Claire G Coleman’s first novel, Terra Nullius, used speculative fiction to confront the horrors of colonisation and dispossession. Perhaps the biggest influence on her debut was HG Wells’s sci-fi classic The War of the Worlds, which itself was inspired by British colonial treatment of Indigenous Tasmanians. Coleman felt Wells’s book and her own were “approaching the same question from opposite sides”, she told Guardian Australia at the time.
It was a hit: among a long list of other accolades, Terra Nullius saw Coleman win the Norma Kathleen Hemming award, which celebrates Australia’s best science fiction. Last week, the Noongar author returned with her third novel, Enclave, which again weaves a dystopian allegory about the ugly realities of racism – as well as the perils of homophobia, surveillance, greed and privilege. While Terra Nullius was written while travelling around Australia in a caravan, Enclave was penned in a somewhat more ergonomic set-up at home.
The Perth-born, Melbourne-based writer considers a piece of art she has hanging at home one of her most prized possessions. Here, Coleman tells us why she treasures her Arone Meeks lithograph, as well as the story of two other important personal belongings.
What I’d save from my house in a fire
At Cairns Indigenous Art Fair a few years back I talked at great length to legendary artist Arone Meeks, whose artistic language is modernist and unique. I purchased from the artist a lithograph called Star Koiki, a tribute to the land rights hero Koiki Mabo, who started the court case that overturned terra nullius.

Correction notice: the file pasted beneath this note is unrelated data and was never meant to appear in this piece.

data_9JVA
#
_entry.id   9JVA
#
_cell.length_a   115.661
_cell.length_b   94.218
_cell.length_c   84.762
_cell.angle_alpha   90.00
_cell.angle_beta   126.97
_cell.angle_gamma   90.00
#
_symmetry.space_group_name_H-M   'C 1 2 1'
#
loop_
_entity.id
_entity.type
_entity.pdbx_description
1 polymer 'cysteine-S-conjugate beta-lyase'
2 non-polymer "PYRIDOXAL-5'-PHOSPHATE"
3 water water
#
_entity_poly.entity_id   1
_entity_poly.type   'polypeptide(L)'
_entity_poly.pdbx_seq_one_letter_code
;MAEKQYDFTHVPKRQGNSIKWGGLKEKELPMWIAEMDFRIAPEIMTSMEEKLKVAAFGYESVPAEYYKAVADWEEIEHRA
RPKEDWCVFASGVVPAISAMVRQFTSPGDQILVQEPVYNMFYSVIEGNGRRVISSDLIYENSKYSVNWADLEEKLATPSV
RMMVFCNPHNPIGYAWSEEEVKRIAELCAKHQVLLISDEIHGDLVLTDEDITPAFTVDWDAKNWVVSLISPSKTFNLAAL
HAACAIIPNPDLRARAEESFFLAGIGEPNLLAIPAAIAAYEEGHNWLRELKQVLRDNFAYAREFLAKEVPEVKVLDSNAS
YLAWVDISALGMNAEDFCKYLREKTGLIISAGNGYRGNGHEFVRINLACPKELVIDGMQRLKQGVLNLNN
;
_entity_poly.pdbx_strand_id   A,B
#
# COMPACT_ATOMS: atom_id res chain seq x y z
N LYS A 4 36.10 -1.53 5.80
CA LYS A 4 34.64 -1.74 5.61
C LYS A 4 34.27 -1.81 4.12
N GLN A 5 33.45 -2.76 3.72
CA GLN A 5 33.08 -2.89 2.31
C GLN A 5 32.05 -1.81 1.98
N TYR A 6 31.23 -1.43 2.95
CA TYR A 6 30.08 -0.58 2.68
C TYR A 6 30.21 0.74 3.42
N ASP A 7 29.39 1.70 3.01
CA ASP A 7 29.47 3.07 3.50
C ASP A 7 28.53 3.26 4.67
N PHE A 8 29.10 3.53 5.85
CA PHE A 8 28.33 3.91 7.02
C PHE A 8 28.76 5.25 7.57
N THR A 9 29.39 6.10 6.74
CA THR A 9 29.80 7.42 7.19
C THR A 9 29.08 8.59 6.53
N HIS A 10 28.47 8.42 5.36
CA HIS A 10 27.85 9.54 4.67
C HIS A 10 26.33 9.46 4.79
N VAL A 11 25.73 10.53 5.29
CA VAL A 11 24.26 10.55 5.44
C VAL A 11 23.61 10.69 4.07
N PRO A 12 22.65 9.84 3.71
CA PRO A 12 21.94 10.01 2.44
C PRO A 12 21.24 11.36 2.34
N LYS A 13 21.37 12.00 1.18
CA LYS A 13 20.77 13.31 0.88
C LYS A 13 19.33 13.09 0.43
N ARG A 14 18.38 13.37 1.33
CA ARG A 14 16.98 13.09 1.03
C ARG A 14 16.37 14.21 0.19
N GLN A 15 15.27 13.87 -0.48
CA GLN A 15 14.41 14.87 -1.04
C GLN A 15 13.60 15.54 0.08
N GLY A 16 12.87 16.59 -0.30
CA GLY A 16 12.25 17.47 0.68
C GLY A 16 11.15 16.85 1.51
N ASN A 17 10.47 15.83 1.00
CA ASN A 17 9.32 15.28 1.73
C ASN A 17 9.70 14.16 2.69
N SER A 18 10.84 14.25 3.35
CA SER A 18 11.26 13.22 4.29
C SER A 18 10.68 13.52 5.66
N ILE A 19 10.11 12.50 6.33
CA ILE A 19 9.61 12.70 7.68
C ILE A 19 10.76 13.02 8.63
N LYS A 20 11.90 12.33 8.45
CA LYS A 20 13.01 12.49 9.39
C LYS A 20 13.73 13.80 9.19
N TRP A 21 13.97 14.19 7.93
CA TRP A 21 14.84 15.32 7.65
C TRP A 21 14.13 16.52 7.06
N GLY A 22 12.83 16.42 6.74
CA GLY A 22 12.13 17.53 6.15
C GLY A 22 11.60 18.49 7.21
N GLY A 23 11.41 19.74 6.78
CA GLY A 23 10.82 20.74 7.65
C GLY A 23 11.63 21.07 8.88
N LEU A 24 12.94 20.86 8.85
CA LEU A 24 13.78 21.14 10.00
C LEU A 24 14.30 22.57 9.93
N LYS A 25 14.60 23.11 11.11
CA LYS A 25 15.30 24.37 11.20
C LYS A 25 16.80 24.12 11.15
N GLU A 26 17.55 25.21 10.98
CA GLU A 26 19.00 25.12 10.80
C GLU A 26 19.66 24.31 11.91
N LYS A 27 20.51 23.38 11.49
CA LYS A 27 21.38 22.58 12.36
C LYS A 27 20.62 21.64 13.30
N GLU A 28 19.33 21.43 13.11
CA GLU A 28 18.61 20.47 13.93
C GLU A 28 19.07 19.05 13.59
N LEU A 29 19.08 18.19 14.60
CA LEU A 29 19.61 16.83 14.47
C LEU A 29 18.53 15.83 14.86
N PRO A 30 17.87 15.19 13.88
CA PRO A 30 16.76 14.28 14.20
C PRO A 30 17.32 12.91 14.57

It’s beautiful, powerful, painterly and passionate – one of the artist’s most simple works, on the surface, but its power floats below the surface. The connection to the story of land rights adds to that power.
I was devastated when I heard of the artist’s passing. When I look at the work his passing strikes me, adding, morbidly, to how special the work is. It was my last chance to have a work from that artist to hang on my walls and I didn’t even know it. If it was lost in a fire it would be a terrible loss to art.
My most useful object
I never wanted to own an air fryer. They are advertised as a “low-fat” cooking method and I am not scared of fat; in fact I eat largely low-carb so fat is an important part of my diet.
But it’s not an air “fryer”, not really. It doesn’t fry food at all. In essence, the plastic thing that sits on my kitchen bench at all times is a high-power fan-forced oven that blasts food with hot air. It’s simple, right. Yet nothing I have ever tried cooks a better roast chicken or pork crackling half as well as my misnamed tool.
A whole roast chicken can be produced in that thing in 20 minutes and the skin goes crispy without additives. Even if it used as much power in an hour as the electric oven in my rental – which it does not – it cooks food faster so I can save power and we get to eat quicker. It fries nothing, but I love it.
The item I most regret losing
Carter the Unstoppable Sex Machine are a relatively obscure punk-pop band from the UK who were mostly active in the early 90s. Their songs are some of my favourite, even though most people in Australia have never heard of them. When I worked in IT, doing website development and code at a design company while studying computer science, I had their best-of CD in the drive, blasting the music into my headphones at all times for weeks.
I was working way too many hours at the time. Although I was a casual, there was more work than I could handle, and I was often there 40 hours a week while studying and teaching at a university. Burnout was inevitable, but Carter USM held it at bay for a long time. When I had those songs in my ears I was able to keep going.
Losing that CD was one of the most stupid mistakes I can ever remember making. I received a call from my manager saying they were upgrading the computers in the office. It didn’t occur to me, perhaps because I was tired, to ask someone to pull my favourite album of the time out of the machine.